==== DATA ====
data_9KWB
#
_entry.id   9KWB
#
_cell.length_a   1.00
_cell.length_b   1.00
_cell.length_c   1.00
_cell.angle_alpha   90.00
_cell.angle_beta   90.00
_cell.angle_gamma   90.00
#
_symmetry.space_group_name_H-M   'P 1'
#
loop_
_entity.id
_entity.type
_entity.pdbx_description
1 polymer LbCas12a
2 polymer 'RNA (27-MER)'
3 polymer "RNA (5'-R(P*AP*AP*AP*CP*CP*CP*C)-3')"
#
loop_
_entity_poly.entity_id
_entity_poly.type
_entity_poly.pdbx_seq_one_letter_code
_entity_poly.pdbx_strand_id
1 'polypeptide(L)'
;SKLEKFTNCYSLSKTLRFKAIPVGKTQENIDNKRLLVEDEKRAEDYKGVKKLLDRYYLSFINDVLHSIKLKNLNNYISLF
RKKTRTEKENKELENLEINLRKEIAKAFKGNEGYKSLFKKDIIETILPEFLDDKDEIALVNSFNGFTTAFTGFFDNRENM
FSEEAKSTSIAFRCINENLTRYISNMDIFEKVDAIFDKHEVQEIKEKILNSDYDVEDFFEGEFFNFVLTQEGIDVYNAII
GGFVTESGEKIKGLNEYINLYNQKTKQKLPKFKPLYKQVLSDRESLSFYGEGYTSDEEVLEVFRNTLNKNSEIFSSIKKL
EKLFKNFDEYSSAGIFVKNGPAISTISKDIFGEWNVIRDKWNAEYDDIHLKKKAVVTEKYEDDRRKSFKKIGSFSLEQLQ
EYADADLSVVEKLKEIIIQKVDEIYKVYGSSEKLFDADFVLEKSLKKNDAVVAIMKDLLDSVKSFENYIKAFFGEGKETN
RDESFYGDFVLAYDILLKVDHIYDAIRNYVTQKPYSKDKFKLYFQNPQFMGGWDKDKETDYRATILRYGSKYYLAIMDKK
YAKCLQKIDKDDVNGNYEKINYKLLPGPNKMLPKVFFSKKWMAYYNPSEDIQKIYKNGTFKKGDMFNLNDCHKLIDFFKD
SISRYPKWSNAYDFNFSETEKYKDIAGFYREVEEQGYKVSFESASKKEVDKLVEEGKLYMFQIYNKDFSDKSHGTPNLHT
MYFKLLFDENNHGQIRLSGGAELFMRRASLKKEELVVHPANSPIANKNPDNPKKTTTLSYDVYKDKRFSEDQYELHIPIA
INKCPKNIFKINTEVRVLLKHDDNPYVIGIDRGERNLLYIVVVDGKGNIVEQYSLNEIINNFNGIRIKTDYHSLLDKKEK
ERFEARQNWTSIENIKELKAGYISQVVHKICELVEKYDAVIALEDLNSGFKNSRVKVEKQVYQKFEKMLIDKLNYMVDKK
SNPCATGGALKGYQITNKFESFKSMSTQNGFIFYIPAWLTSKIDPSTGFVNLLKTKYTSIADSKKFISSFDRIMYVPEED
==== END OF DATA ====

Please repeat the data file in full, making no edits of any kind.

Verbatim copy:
data_9KWB
#
_entry.id   9KWB
#
_cell.length_a   1.00
_cell.length_b   1.00
_cell.length_c   1.00
_cell.angle_alpha   90.00
_cell.angle_beta   90.00
_cell.angle_gamma   90.00
#
_symmetry.space_group_name_H-M   'P 1'
#
loop_
_entity.id
_entity.type
_entity.pdbx_description
1 polymer LbCas12a
2 polymer 'RNA (27-MER)'
3 polymer "RNA (5'-R(P*AP*AP*AP*CP*CP*CP*C)-3')"
#
loop_
_entity_poly.entity_id
_entity_poly.type
_entity_poly.pdbx_seq_one_letter_code
_entity_poly.pdbx_strand_id
1 'polypeptide(L)'
;SKLEKFTNCYSLSKTLRFKAIPVGKTQENIDNKRLLVEDEKRAEDYKGVKKLLDRYYLSFINDVLHSIKLKNLNNYISLF
RKKTRTEKENKELENLEINLRKEIAKAFKGNEGYKSLFKKDIIETILPEFLDDKDEIALVNSFNGFTTAFTGFFDNRENM
FSEEAKSTSIAFRCINENLTRYISNMDIFEKVDAIFDKHEVQEIKEKILNSDYDVEDFFEGEFFNFVLTQEGIDVYNAII
GGFVTESGEKIKGLNEYINLYNQKTKQKLPKFKPLYKQVLSDRESLSFYGEGYTSDEEVLEVFRNTLNKNSEIFSSIKKL
EKLFKNFDEYSSAGIFVKNGPAISTISKDIFGEWNVIRDKWNAEYDDIHLKKKAVVTEKYEDDRRKSFKKIGSFSLEQLQ
EYADADLSVVEKLKEIIIQKVDEIYKVYGSSEKLFDADFVLEKSLKKNDAVVAIMKDLLDSVKSFENYIKAFFGEGKETN
RDESFYGDFVLAYDILLKVDHIYDAIRNYVTQKPYSKDKFKLYFQNPQFMGGWDKDKETDYRATILRYGSKYYLAIMDKK
YAKCLQKIDKDDVNGNYEKINYKLLPGPNKMLPKVFFSKKWMAYYNPSEDIQKIYKNGTFKKGDMFNLNDCHKLIDFFKD
SISRYPKWSNAYDFNFSETEKYKDIAGFYREVEEQGYKVSFESASKKEVDKLVEEGKLYMFQIYNKDFSDKSHGTPNLHT
MYFKLLFDENNHGQIRLSGGAELFMRRASLKKEELVVHPANSPIANKNPDNPKKTTTLSYDVYKDKRFSEDQYELHIPIA
INKCPKNIFKINTEVRVLLKHDDNPYVIGIDRGERNLLYIVVVDGKGNIVEQYSLNEIINNFNGIRIKTDYHSLLDKKEK
ERFEARQNWTSIENIKELKAGYISQVVHKICELVEKYDAVIALEDLNSGFKNSRVKVEKQVYQKFEKMLIDKLNYMVDKK
SNPCATGGALKGYQITNKFESFKSMSTQNGFIFYIPAWLTSKIDPSTGFVNLLKTKYTSIADSKKFISSFDRIMYVPEED